Wednesday, 30 July 2014


We heard the name of this small town way before arriving to Portugal. Almost everybody who heard that we’re heading over here suggested us to visit Sintra. They kept saying how amazing it is and we definitely have to visit it. This was the reason that we drove up here on our very first weekend. After seeing it for ourselves we can only join the others in saying that if you ever have the chance to come to Lisbon, plan a day trip up here.

The village hides in the Sintra Mountains surrounded by the Sintra-Cascais Nature Park. From the Muslim times it enjoyed special attention and its streets are full of castles, retreats and amazing looking buildings. Thanks to its many monuments, the Castelo dos Mouros, the Quinta Regalia or the National Palace of Pena it has become a UNESCO World Heritage Site.

If you feel like trying some of the famous Portuguese pastries, head over to the Periquita bakery and ask for the typical travesseiro, pastel de nata or queijada cakes.

Finding a parking space in Sintra is absolutely impossible so try to park in one of the alloted parking lots and use the local bus 434 to carry you to the attractions. It also stops at the train station. The ticket is 5 euros and goes all the way up to the Palacio de la Pena. If you're up for it you can hike up to the Moorish Castle from the town centre with the help of a map that you can get for free from the Tourist Office. From then on it's only a matter of minutes to get to la Pena. 

Check the town’s official website here to find out more about the monuments and many other useful information.

Thursday, 24 July 2014

The National Tile Museum in Lisbon

I’ve always loved looking at the beautiful tiles in Spain and it turned out that Portugal is practically covered with them! The National Tile Museum was one of the first museums I went to see.

I learnt in the Museum that its Portuguese name, azulejo comes from the Arab azzelij or al zulejcha, which means ceramic tile. It has been around for an extremely long time, since the 13th century, to be precise. Similarly to Spain, Portugal was also under Muslim rule. The Spanish chased them out of the country however their decorating style was left behind. The Portuguese took over their rigid geometric forms (according to their religion they are not allowed to depict anything resembling a living thing as only God has the power to create) then slowly turned them into their liking, however the Islamic motifs endured for centuries.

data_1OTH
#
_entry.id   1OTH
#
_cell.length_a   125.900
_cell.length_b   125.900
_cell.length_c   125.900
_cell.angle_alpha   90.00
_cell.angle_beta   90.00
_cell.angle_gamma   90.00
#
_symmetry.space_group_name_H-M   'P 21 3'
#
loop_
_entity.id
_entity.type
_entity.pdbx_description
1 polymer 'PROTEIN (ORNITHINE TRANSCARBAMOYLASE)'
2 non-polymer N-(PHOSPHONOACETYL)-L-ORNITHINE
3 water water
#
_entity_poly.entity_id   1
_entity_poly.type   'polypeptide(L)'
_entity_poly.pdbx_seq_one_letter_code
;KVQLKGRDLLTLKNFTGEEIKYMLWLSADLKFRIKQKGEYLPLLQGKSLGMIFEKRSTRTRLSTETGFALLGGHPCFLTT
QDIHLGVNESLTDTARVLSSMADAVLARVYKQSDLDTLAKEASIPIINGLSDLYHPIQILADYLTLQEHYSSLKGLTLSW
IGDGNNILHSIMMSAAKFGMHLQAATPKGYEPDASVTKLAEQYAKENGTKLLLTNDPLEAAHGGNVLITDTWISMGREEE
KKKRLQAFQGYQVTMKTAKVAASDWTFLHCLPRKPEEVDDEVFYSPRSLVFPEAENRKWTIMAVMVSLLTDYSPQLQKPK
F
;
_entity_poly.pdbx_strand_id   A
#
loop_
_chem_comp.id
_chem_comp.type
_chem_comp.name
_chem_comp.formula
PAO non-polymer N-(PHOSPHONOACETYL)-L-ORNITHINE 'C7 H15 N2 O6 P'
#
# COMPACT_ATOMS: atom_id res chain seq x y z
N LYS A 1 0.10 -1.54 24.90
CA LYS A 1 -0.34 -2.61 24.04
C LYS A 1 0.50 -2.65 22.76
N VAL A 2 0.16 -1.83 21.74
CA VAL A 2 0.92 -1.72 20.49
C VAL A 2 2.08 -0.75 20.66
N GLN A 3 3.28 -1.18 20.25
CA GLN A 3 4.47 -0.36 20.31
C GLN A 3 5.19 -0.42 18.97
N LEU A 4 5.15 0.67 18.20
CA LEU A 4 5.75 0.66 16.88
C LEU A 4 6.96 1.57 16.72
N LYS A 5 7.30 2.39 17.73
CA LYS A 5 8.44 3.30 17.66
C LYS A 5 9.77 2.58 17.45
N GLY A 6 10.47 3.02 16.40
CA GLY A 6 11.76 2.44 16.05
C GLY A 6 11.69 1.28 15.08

I was fascinated to learn about how each tile was formed and decorated.

The building of the Museum is also fascinating. It is housed in a Convent of the Mother of God which does not look very impressive from the outside however some areas are jawdroppingly beautiful. For example the chapel which was decorated in a Baroque style and its walls and the ceiling are all filled with huge paintings.

You can take a break and relax in the shady courtyard or walk around the cloister.

Walking through the rooms of the Museum is like walking through time as you can follow the history of the ceramic tiles over the centuries. The Portuguese tile has found its identity in the painted blue scenes which you can see examples of all over the country.

Some of the modern, contemporary designs.

The pride and joy of the Museum is this huge, panoramic view of Lisbon from before the 1755 earthquake. There are little plaques at the bottom to explain the many churches, convents and palaces on the paining.

The National Tile Museum is a bit away from the centre on Rua Madre de Deus, 4, but easily accessible by the buses 794 and 742. It's open from Tuesday to Sunday 10am to 18pm. The normal entry fee was 6 euros at the time of writing however the Museum is free to enter on every first Sunday of the month.

Wednesday, 9 July 2014

The Jerónimos Monastery

Together with the Belém Tower, the Mosteiro dos Jerónimo is also listed as a UNESCO Word Heritage site and is one of the 7 Wonders of Portugal. When I arrived it was still raining so on the photos the monastery looks a bit drab but it all shines white and is imposing in the sunshine.